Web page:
The battle for your wrist is about to get a lot more interesting.
In March, Garmin will be shipping the much anticipated Fenix 2 GPS fitness and adventure watch. This latest entry into what is becoming quite a crowded market, takes all of the great features from the original Fenix and amps them up a notch, giving outdoor enthusiasts everything they could hope for in a training timepiece – and then some.
Like is predecessor, the Fenix 2 is ruggedized for the outdoors, including being waterproof down to 50 meters. As you would expect, it comes with an altimeter, barometer, a 3-axis compass and built in GPS tracking for navigation. That includes 10,000 track points and 1000 way points. It has sun and moon charts built in, a hunting and fishing calendar, dual timezones, and a host of of time keeping options. It also features ANT+ integration to connect with heart rate monitors and other devices as well.
But, the Fenix 2 brings some interesting new features to the table as well. For starters, it has onboard Bluetooth functionality that allows it to be paired with a smartphone for tracking data. A new Ski-Board mode is designed to specifically track movements both horizontally and vertically, while an improved battery will offer up to 50 hours of use in GPS mode, and five weeks while being used as a standard watch. Improved swim and bike modes make it a better option for triathletes as well, while still managing to bring more options to the table for runners too. If that wasn’t enough, the Fenix 2 will even serve as a remote control for Garmin’s VIRB action camera.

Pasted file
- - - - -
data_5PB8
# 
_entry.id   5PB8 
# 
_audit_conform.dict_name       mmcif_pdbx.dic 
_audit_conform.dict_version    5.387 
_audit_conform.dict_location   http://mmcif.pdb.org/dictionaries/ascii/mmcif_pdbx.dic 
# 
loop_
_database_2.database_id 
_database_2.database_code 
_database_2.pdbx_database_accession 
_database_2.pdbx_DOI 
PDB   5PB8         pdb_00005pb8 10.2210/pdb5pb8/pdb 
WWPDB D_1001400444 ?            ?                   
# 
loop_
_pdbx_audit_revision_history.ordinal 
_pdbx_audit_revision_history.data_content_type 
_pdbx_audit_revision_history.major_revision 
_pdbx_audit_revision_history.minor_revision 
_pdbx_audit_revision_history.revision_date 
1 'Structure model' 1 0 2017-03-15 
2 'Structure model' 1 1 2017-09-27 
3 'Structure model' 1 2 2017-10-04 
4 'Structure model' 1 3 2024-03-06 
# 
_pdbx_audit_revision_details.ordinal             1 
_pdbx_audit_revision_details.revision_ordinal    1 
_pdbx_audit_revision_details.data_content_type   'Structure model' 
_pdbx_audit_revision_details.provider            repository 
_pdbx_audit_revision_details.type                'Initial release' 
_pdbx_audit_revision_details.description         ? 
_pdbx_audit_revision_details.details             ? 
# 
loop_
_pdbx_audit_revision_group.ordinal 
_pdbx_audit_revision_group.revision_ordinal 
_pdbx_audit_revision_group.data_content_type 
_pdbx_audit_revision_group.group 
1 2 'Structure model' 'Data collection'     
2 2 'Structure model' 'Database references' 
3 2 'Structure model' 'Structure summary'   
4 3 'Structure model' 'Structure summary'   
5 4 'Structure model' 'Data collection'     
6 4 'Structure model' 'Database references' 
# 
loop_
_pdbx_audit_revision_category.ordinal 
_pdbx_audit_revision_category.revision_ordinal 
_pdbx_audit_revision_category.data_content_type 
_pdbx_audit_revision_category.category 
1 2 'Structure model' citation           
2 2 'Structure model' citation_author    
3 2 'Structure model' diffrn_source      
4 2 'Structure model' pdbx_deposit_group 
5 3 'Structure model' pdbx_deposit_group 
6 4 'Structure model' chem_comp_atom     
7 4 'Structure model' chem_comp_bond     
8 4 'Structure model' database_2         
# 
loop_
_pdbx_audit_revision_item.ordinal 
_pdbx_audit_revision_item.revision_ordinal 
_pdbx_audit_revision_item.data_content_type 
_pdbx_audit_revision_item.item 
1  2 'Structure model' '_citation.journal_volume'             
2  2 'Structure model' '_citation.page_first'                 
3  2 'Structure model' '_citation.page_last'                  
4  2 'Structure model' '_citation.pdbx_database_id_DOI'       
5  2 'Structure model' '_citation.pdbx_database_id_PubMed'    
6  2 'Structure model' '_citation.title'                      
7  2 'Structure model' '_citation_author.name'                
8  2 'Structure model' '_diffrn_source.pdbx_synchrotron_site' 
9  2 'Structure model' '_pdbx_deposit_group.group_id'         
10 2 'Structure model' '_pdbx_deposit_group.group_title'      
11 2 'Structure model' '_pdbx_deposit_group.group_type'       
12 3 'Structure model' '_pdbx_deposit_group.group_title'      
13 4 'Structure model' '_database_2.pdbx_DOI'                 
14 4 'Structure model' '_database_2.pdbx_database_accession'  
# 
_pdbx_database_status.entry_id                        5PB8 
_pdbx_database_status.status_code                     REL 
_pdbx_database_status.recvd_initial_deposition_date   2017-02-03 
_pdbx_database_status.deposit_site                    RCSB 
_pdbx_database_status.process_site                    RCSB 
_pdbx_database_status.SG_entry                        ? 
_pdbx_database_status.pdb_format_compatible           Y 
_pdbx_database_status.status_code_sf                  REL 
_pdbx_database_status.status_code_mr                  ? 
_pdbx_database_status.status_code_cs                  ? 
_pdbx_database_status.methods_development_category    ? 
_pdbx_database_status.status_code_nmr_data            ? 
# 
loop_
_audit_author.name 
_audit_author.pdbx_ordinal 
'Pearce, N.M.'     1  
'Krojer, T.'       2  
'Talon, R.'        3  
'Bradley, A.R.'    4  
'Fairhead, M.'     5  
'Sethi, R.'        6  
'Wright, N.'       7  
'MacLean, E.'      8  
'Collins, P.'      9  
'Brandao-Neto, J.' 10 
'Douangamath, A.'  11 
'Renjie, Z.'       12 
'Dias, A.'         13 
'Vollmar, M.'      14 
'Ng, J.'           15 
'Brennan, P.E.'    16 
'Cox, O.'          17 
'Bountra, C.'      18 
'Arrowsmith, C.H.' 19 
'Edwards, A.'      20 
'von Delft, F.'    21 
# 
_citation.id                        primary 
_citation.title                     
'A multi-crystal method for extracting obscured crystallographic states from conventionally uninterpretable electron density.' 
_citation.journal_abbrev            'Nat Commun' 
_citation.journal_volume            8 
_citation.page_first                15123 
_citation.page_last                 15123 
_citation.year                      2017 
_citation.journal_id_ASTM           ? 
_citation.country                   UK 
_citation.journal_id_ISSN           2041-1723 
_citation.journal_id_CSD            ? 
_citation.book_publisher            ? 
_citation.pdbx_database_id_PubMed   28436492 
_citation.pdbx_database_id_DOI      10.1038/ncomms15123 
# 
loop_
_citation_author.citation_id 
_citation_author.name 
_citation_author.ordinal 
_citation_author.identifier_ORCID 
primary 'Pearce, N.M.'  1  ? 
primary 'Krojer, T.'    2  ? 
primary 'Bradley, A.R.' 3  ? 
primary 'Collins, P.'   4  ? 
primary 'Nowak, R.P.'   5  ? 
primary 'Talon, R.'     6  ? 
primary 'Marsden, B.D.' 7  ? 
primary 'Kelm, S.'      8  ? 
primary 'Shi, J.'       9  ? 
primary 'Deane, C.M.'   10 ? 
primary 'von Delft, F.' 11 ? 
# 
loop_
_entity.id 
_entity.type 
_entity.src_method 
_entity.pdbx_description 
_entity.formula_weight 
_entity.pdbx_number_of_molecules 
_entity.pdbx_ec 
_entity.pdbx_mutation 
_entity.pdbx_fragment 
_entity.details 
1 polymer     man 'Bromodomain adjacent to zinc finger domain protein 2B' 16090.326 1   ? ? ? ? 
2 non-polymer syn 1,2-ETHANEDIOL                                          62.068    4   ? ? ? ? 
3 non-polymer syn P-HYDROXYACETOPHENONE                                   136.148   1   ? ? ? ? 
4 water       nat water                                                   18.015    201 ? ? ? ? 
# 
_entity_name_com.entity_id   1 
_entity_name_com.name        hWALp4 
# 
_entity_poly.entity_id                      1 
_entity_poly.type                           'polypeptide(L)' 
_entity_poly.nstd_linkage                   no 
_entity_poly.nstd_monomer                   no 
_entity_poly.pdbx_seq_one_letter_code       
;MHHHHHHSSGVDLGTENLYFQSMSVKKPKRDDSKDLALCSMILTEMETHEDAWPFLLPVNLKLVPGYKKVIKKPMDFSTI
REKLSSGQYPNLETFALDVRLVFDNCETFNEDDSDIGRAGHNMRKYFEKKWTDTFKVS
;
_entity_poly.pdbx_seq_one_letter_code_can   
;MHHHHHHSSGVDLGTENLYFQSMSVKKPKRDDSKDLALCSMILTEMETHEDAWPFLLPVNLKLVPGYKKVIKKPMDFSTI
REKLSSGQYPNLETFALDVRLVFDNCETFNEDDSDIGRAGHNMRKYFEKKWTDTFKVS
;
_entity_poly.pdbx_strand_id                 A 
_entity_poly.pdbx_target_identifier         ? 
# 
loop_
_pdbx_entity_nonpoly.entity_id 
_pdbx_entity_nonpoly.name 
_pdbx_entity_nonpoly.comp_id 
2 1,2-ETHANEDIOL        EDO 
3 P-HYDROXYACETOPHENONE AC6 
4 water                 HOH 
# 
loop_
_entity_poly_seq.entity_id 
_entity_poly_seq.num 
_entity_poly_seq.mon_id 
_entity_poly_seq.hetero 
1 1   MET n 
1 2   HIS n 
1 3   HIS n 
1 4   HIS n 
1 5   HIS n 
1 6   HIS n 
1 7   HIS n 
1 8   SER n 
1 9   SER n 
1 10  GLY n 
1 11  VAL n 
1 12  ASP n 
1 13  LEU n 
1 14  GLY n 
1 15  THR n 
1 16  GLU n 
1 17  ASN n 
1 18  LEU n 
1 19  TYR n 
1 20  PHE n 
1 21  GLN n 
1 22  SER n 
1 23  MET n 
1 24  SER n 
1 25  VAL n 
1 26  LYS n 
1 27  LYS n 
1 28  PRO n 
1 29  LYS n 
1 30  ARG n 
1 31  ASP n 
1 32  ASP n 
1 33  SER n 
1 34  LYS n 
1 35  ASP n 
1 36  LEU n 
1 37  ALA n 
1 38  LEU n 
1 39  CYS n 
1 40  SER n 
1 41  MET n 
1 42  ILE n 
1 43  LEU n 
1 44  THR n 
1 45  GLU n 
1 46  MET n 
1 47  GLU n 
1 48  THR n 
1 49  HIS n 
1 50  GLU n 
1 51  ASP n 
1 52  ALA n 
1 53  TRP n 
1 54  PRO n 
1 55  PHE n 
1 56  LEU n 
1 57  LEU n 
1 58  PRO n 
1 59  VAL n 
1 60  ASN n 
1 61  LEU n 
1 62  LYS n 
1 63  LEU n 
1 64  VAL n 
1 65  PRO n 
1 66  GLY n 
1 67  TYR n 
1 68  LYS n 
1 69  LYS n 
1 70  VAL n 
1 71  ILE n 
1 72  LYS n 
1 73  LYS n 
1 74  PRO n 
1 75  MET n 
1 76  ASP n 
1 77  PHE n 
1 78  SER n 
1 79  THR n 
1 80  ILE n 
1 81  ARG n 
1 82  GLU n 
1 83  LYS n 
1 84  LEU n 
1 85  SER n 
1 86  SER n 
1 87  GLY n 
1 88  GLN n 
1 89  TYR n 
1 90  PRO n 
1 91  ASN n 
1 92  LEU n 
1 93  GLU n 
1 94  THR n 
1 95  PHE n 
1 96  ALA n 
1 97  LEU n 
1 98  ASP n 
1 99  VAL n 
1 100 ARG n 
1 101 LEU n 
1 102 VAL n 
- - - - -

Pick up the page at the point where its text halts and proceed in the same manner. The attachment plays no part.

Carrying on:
Perhaps most importantly of all, Garmin has made the watch’s interface far more intuitive to use. The original Fenix could be a bit confusing at times, but this time the OS has been tweaked to make everything more accessible. This really helps when all you want to do is get moving, rather than standing around waiting to get your watch in the right mode.
When it ships next month, the Fenix 2 will carry a price tag of $399 for the standard model and $449 with a heart rate monitor. Those are the same price points that the original Fenix launched at as well. At the moment, it looks like a very promising new entry into the GPS watch category, and I’m looking forward to hearing more about how well it performs.
This news comes at the height of my frustration with my Suunto Ambit, one of the main competitors to the Fenix. Last week, after charging my Ambit I put it on and set off for a trail run. When I went to start my GPS tracking, the face was completely blank, although touching the buttons emitted a beep as it would when it was functioning normally. After returning from the run, I plugged it into my computer, where it was immediately recognized, but still there was nothing appearing on the screen.
I dropped Suunto a tech support know to inquire as to how I should proceed, and I was informed that I’d have to drain the battery, then let it charge for five hours straight to correct the problem. I’ll have to take their word for it, because now that the battery if fully charged, I’ll need to wait a month before it is drained again. In GPS mode, I could drain it very quickly but I can’t access that without being able to see the screen. So, my $500 GPS watch is essentially useless for the next month until the battery drains on its own, and then I have to hope that recharging it will get the screen working again. To say that I am not pleased to be able to use my watch for the next several weeks is an understatement. Perhaps the Fenix 2 will be a viable option for a replacement.
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